All Categories: A B C D E F G H I J K L M Mc N O P Q R S T U V W Y Z Welcome Home
Local Folders.. A B C D E F G H I J K L M Mc N O P Q R S T U V W Y Z
-1 +1

"GEO" 2003 Obituary


GEORGE  GEORGETTI  GEORGEVSKI 

GEORGE o@ca.on.manitoulin.howland.little_current.manitoulin_expositor 2003-05-07 published
Ruby WILLSON
In loving memory of Ruby WILLSON, May 15, 1937 to April 30, 2003.
Ruby WILLSON, a resident of Ice Lake, died at the Mindemoya Hospital on Wednesday, April 30, 2003 at the age of 65 years. She was born in Kagawong, daughter of the late Nelson and Lillian (TRUDEAU) PIERCE.
Ruby was an "Adventuress" and enjoyed life to its fullest. She had worked as a hostess at Harbour Island as well as being a navigator on sail boats, and had sailed many places, including the open seas. She enjoyed many things, such as needlework, baking, reading and especially loved to entertain and host people. Her favourite place was Harbour Island. A loving wife, mother and grandmother, she will be sadly missed, but many happy memories will be cherished. Dearly loved wife and best friend of Chuc WILLSON. Loving and loved mother of Dennis BECKETT and Deanna BENOIT both of Kagawong, Rob BECKETT of Pefferlaw and Juanda GEORGE of Espanola. Proud grandmother of James, Charles, Kevin, Crestienne, Aaron, Brandon and Sheldon. Also survived by Lake WILSON and his daughter Jasmine. Dear sister of Sandra JAMES. Predeceased by husbands Robert BECKETT, Carl REINGUETTE and John PETRIE and brother Reynold PIERCE.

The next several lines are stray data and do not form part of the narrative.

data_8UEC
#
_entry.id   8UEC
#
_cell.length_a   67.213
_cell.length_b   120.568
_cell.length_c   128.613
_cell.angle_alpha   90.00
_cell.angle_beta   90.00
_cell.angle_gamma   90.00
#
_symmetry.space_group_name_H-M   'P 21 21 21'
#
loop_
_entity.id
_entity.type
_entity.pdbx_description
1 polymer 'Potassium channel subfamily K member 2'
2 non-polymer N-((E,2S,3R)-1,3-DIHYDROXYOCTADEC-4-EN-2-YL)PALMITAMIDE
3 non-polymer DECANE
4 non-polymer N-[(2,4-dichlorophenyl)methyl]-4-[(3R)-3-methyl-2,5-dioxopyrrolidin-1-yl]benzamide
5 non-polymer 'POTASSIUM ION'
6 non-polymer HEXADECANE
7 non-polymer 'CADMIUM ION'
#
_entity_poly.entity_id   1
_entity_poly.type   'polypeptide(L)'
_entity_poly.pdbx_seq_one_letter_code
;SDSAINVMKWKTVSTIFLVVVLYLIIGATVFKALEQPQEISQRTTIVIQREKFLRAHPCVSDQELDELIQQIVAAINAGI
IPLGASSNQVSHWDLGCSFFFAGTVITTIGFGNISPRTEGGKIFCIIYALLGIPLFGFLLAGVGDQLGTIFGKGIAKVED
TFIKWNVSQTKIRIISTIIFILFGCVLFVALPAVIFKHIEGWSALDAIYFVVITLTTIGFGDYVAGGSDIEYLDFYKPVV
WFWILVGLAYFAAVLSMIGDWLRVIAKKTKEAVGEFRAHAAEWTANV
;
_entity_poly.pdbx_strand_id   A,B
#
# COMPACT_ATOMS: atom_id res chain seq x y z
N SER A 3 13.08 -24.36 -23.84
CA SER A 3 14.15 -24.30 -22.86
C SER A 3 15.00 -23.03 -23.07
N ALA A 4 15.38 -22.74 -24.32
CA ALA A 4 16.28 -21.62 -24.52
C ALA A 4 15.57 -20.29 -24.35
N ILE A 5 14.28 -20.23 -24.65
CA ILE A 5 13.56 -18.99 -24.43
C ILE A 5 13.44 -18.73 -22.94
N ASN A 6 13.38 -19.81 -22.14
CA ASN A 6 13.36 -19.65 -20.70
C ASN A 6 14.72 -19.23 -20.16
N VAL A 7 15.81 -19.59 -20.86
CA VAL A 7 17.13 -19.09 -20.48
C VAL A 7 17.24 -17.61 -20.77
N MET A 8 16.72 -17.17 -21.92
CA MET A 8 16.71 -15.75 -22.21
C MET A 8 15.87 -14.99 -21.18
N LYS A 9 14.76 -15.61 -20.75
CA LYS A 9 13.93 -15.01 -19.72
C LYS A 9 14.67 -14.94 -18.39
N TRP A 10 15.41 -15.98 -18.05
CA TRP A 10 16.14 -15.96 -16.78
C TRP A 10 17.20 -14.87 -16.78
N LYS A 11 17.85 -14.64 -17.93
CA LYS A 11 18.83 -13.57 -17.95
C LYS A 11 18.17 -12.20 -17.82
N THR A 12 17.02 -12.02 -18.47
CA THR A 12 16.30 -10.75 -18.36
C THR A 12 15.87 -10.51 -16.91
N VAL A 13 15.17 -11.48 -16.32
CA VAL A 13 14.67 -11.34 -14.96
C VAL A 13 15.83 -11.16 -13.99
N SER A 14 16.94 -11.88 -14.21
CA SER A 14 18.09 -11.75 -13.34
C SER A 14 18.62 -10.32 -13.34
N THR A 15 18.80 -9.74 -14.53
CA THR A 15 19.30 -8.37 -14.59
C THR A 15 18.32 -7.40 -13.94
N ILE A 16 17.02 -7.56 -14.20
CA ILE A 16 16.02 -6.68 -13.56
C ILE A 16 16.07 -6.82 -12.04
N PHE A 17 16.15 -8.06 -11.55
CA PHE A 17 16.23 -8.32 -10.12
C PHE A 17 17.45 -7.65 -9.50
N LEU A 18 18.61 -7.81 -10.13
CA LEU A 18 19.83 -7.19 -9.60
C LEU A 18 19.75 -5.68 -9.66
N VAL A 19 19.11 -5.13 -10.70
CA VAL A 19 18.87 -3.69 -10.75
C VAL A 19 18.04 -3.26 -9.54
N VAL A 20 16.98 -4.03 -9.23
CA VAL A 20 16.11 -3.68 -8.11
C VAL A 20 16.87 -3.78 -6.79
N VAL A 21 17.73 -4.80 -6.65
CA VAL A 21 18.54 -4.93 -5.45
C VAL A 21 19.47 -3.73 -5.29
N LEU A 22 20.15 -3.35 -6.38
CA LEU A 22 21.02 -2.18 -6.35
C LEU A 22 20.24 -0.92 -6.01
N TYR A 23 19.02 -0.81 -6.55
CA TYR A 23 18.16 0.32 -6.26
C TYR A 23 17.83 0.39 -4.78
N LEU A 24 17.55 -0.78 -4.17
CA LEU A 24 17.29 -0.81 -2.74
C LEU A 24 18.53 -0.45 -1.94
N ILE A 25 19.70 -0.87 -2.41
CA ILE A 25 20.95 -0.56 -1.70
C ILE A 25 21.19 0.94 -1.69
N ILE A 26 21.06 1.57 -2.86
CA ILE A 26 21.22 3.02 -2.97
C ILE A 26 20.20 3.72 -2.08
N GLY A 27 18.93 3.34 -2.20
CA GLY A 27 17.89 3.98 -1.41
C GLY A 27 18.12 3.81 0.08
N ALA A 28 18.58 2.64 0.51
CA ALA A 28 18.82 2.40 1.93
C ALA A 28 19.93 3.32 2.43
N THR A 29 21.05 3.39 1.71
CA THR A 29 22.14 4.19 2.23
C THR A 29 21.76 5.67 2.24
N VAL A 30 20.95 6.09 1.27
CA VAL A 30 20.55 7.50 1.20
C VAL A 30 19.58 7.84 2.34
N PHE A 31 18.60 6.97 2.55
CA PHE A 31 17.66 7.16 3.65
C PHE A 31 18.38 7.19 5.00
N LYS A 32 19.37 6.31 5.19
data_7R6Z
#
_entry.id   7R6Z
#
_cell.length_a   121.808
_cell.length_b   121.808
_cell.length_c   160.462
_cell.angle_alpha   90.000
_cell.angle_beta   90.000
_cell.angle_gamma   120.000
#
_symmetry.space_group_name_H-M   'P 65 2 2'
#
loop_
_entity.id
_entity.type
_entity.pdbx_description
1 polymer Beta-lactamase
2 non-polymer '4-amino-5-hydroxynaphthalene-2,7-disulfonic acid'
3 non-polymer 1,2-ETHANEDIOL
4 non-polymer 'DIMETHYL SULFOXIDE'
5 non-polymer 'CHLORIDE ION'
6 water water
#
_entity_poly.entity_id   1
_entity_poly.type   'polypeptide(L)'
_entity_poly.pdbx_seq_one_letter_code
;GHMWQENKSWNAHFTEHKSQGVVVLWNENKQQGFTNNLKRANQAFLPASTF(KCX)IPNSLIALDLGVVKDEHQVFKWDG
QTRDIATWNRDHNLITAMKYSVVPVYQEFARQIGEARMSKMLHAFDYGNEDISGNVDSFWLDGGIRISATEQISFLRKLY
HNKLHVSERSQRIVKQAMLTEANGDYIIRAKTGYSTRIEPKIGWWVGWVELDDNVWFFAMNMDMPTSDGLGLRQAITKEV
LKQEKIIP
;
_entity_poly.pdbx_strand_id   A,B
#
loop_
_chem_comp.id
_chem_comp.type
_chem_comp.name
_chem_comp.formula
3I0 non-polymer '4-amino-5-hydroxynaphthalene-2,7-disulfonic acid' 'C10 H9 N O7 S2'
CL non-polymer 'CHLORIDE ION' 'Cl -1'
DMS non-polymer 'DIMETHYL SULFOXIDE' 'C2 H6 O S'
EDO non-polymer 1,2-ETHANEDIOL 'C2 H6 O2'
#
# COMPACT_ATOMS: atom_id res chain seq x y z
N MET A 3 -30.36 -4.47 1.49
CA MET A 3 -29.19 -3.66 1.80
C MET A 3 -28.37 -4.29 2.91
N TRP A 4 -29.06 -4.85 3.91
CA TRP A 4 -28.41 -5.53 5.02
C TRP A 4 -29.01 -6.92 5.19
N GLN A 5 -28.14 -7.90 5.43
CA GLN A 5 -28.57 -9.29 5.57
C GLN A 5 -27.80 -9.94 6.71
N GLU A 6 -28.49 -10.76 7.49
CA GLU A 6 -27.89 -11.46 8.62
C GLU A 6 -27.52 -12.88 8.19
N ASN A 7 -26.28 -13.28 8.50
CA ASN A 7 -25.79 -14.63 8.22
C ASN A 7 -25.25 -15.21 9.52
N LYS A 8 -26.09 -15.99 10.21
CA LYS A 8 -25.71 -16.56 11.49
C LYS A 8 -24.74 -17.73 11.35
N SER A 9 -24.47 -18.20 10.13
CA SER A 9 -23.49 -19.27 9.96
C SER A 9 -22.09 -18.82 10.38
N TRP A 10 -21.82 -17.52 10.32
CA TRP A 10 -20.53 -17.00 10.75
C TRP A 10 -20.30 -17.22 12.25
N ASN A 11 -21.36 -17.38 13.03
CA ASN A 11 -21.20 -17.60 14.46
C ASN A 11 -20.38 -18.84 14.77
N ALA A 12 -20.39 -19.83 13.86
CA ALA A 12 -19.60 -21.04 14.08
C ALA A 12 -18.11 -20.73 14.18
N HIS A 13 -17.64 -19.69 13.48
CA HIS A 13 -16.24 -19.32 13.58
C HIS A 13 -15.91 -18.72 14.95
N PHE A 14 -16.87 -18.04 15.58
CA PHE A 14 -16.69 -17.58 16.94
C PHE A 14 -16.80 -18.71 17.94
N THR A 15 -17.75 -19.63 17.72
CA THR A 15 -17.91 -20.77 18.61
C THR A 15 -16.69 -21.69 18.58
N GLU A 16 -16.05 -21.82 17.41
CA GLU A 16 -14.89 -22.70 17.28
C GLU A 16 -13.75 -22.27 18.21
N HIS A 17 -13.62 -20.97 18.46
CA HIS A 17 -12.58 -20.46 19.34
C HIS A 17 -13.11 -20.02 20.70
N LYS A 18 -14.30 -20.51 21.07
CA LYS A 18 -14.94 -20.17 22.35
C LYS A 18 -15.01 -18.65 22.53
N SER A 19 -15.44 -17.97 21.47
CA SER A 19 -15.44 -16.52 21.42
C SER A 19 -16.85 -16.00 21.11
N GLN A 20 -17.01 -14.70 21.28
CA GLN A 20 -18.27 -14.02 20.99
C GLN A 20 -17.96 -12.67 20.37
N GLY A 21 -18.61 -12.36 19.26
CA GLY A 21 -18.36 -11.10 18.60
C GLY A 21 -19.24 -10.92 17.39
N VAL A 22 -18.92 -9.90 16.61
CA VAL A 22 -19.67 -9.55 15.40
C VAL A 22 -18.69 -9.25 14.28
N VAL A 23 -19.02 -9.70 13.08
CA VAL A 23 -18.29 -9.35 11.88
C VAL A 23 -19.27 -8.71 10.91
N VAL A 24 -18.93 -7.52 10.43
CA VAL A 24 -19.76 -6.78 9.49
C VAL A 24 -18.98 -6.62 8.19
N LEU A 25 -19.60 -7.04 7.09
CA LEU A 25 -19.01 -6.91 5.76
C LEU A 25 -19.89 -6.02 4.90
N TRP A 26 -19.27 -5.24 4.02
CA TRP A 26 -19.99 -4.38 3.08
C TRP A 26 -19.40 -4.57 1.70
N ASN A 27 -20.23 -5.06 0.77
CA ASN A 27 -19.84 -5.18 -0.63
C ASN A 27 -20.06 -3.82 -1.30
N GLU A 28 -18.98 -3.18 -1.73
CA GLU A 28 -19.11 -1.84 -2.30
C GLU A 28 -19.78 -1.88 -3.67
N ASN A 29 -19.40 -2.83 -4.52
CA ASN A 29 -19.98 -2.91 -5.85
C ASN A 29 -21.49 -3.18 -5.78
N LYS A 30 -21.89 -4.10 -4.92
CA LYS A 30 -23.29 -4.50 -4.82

A private family funeral service will be conducted at the Culgin Funeral Home, followed by cremation. A public memorial service will be conducted at Lyons Memorial United Church on Thursday, May 15, 2003 at 11: 00 a.m. with Pastor Maxine McVEY officiating. If so desired, donations may be made to Strawberry Point Christian Camp or the Mindemoya Hospital Auxiliary. Culgin Funeral Home 282-2270.

  G... Names     GE... Names     GEO... Names     Welcome Home

GEORGE o@ca.on.york_county.toronto.globe_and_mail 2003-02-13 published
GEORGE, Graham Heaton
Died peacefully at the Trillium Mississauga Hospital on February 11, following cardiac arrest on February 7 and a long struggle with the consequences of tropical sprue. What his body lacked in strength, his soul had palpably in exceptional measure - a powerful beacon of light for all. Architect, visionary on the cutting edge of the technologies of intercommunication and health care, he touched many lives.
A Memorial Service of remembrance will be held at Trinity College Chapel, 6 Hoskin Avenue, Toronto, at 4 p.m. on Saturday, February His sons Simon and Dylan; wife Michele, sister Dolphi (and Chris) and brother Dan (and Karen), their children Elena, Damera and Michael, and father Jim.

  G... Names     GE... Names     GEO... Names     Welcome Home

GEORGE o@ca.on.york_county.toronto.globe_and_mail 2003-02-24 published
GRACE, Dorothy Kathleen (née GEORGE) 1909-2003